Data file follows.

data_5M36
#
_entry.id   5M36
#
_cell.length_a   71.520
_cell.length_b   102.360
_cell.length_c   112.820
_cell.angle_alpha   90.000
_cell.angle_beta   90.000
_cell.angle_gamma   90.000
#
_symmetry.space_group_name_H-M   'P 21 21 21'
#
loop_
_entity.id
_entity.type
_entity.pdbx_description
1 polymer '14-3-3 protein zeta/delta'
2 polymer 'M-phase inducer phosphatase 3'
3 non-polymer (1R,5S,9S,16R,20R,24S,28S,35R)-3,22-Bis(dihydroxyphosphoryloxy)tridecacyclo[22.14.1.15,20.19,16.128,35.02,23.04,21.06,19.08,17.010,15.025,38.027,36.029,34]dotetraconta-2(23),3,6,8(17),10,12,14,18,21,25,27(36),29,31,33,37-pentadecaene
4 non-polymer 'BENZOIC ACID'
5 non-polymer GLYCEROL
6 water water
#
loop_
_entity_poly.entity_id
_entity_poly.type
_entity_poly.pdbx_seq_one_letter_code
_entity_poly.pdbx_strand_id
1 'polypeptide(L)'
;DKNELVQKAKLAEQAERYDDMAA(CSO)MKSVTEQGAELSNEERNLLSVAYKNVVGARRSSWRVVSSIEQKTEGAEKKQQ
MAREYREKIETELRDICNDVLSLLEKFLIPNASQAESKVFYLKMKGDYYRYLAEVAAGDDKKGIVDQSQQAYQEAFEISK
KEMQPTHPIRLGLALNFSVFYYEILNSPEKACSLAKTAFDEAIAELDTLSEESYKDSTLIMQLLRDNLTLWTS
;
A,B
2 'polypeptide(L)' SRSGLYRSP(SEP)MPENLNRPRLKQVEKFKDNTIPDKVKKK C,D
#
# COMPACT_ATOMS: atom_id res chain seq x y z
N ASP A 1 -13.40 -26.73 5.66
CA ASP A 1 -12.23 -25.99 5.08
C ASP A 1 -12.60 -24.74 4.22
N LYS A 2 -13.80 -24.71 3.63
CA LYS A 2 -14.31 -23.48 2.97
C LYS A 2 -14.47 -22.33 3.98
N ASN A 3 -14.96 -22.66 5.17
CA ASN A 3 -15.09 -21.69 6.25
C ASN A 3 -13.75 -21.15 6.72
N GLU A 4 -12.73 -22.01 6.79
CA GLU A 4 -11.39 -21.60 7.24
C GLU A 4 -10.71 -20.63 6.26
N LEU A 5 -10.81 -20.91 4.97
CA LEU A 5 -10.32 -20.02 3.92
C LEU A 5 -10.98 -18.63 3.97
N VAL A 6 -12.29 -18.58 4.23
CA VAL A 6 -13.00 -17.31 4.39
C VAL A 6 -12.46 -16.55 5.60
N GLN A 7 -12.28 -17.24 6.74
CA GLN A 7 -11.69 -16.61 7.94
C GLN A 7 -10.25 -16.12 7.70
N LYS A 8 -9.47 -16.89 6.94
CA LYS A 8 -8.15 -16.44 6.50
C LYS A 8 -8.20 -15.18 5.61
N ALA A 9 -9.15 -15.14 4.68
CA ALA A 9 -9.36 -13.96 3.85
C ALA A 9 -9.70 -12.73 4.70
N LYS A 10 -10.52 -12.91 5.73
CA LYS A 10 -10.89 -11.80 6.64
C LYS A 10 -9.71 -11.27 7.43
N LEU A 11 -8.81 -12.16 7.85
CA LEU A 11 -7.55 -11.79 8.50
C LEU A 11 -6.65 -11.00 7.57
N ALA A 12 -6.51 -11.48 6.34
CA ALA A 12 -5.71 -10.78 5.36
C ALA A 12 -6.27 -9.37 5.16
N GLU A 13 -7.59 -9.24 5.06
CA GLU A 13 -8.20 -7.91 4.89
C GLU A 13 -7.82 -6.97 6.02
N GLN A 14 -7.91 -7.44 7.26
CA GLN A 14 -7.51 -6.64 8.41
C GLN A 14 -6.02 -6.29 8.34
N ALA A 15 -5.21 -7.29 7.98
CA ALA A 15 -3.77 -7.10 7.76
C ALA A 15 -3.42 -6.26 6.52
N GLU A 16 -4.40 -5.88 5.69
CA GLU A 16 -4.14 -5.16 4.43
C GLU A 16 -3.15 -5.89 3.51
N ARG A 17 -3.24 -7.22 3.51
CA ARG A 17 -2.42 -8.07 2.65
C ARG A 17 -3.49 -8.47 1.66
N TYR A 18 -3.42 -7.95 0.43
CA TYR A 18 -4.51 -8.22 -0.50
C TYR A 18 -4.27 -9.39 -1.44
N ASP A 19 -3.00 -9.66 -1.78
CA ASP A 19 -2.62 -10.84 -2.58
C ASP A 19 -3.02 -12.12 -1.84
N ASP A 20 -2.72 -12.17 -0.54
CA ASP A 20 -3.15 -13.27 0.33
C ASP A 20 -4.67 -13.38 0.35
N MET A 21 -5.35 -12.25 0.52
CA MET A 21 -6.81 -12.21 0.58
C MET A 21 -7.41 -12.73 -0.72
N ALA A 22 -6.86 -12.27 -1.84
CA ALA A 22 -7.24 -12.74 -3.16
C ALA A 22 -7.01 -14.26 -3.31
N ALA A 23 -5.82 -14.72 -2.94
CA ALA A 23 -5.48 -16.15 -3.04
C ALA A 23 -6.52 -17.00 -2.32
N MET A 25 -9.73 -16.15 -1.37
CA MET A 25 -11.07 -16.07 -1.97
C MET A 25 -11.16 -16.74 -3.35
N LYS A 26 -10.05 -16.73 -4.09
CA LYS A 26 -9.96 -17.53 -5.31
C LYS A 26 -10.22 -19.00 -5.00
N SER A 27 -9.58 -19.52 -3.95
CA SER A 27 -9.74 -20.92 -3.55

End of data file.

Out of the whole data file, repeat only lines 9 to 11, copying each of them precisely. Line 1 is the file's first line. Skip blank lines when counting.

_cell.angle_beta   90.000
_cell.angle_gamma   90.000
#